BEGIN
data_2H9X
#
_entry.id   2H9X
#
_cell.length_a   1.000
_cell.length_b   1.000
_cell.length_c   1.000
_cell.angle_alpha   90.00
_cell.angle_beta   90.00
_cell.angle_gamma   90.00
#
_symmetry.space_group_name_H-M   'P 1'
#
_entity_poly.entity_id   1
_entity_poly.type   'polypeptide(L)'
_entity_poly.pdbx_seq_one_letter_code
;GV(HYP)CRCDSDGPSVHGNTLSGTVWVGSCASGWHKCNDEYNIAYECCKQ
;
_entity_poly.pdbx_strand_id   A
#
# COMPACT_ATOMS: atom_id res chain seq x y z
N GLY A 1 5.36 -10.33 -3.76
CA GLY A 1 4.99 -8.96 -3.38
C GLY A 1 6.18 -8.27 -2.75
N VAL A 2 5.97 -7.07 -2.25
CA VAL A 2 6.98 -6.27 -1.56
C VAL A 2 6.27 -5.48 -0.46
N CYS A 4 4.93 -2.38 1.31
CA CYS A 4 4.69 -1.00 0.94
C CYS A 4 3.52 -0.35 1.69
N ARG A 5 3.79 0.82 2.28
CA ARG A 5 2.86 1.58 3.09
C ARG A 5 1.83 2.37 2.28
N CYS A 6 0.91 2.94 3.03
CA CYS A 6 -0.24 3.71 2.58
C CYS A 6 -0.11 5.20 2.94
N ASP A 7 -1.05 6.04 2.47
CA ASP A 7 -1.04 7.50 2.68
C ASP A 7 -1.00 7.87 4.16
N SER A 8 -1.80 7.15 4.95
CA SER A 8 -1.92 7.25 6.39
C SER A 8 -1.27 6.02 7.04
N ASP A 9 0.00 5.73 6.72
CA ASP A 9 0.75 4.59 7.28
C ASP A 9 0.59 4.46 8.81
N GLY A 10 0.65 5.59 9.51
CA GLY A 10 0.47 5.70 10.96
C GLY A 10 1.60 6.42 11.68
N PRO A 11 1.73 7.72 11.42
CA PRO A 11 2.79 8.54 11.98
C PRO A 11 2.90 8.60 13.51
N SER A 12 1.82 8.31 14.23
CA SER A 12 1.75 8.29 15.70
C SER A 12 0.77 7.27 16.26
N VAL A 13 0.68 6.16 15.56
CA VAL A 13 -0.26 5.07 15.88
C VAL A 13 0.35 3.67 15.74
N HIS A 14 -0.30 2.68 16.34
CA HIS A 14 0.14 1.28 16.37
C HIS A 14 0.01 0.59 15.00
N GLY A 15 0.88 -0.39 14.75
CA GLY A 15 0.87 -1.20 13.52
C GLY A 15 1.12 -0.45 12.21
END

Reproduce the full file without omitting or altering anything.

data_2H9X
#
_entry.id   2H9X
#
_cell.length_a   1.000
_cell.length_b   1.000
_cell.length_c   1.000
_cell.angle_alpha   90.00
_cell.angle_beta   90.00
_cell.angle_gamma   90.00
#
_symmetry.space_group_name_H-M   'P 1'
#
_entity_poly.entity_id   1
_entity_poly.type   'polypeptide(L)'
_entity_poly.pdbx_seq_one_letter_code
;GV(HYP)CRCDSDGPSVHGNTLSGTVWVGSCASGWHKCNDEYNIAYECCKQ
;
_entity_poly.pdbx_strand_id   A
#
# COMPACT_ATOMS: atom_id res chain seq x y z
N GLY A 1 5.36 -10.33 -3.76
CA GLY A 1 4.99 -8.96 -3.38
C GLY A 1 6.18 -8.27 -2.75
N VAL A 2 5.97 -7.07 -2.25
CA VAL A 2 6.98 -6.27 -1.56
C VAL A 2 6.27 -5.48 -0.46
N CYS A 4 4.93 -2.38 1.31
CA CYS A 4 4.69 -1.00 0.94
C CYS A 4 3.52 -0.35 1.69
N ARG A 5 3.79 0.82 2.28
CA ARG A 5 2.86 1.58 3.09
C ARG A 5 1.83 2.37 2.28
N CYS A 6 0.91 2.94 3.03
CA CYS A 6 -0.24 3.71 2.58
C CYS A 6 -0.11 5.20 2.94
N ASP A 7 -1.05 6.04 2.47
CA ASP A 7 -1.04 7.50 2.68
C ASP A 7 -1.00 7.87 4.16
N SER A 8 -1.80 7.15 4.95
CA SER A 8 -1.92 7.25 6.39
C SER A 8 -1.27 6.02 7.04
N ASP A 9 0.00 5.73 6.72
CA ASP A 9 0.75 4.59 7.28
C ASP A 9 0.59 4.46 8.81
N GLY A 10 0.65 5.59 9.51
CA GLY A 10 0.47 5.70 10.96
C GLY A 10 1.60 6.42 11.68
N PRO A 11 1.73 7.72 11.42
CA PRO A 11 2.79 8.54 11.98
C PRO A 11 2.90 8.60 13.51
N SER A 12 1.82 8.31 14.23
CA SER A 12 1.75 8.29 15.70
C SER A 12 0.77 7.27 16.26
N VAL A 13 0.68 6.16 15.56
CA VAL A 13 -0.26 5.07 15.88
C VAL A 13 0.35 3.67 15.74
N HIS A 14 -0.30 2.68 16.34
CA HIS A 14 0.14 1.28 16.37
C HIS A 14 0.01 0.59 15.00
N GLY A 15 0.88 -0.39 14.75
CA GLY A 15 0.87 -1.20 13.52
C GLY A 15 1.12 -0.45 12.21